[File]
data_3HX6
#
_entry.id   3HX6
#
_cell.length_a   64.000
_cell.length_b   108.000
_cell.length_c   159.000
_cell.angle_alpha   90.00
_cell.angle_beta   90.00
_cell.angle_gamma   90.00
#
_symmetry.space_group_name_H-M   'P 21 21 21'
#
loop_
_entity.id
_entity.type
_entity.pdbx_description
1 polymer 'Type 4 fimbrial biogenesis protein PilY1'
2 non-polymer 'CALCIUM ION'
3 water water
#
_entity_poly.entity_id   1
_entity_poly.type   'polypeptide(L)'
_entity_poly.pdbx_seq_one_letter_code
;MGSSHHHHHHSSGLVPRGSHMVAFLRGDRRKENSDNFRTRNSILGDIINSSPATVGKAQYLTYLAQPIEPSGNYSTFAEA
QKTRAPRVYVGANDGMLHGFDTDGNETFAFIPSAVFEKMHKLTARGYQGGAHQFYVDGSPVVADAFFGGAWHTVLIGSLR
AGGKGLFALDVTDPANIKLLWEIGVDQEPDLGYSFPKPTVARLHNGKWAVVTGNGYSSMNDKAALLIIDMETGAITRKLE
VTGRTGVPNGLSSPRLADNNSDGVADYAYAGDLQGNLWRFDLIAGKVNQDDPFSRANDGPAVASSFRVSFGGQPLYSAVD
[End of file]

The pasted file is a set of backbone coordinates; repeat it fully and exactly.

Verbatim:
data_3HX6
#
_entry.id   3HX6
#
_cell.length_a   64.000
_cell.length_b   108.000
_cell.length_c   159.000
_cell.angle_alpha   90.00
_cell.angle_beta   90.00
_cell.angle_gamma   90.00
#
_symmetry.space_group_name_H-M   'P 21 21 21'
#
loop_
_entity.id
_entity.type
_entity.pdbx_description
1 polymer 'Type 4 fimbrial biogenesis protein PilY1'
2 non-polymer 'CALCIUM ION'
3 water water
#
_entity_poly.entity_id   1
_entity_poly.type   'polypeptide(L)'
_entity_poly.pdbx_seq_one_letter_code
;MGSSHHHHHHSSGLVPRGSHMVAFLRGDRRKENSDNFRTRNSILGDIINSSPATVGKAQYLTYLAQPIEPSGNYSTFAEA
QKTRAPRVYVGANDGMLHGFDTDGNETFAFIPSAVFEKMHKLTARGYQGGAHQFYVDGSPVVADAFFGGAWHTVLIGSLR
AGGKGLFALDVTDPANIKLLWEIGVDQEPDLGYSFPKPTVARLHNGKWAVVTGNGYSSMNDKAALLIIDMETGAITRKLE
VTGRTGVPNGLSSPRLADNNSDGVADYAYAGDLQGNLWRFDLIAGKVNQDDPFSRANDGPAVASSFRVSFGGQPLYSAVD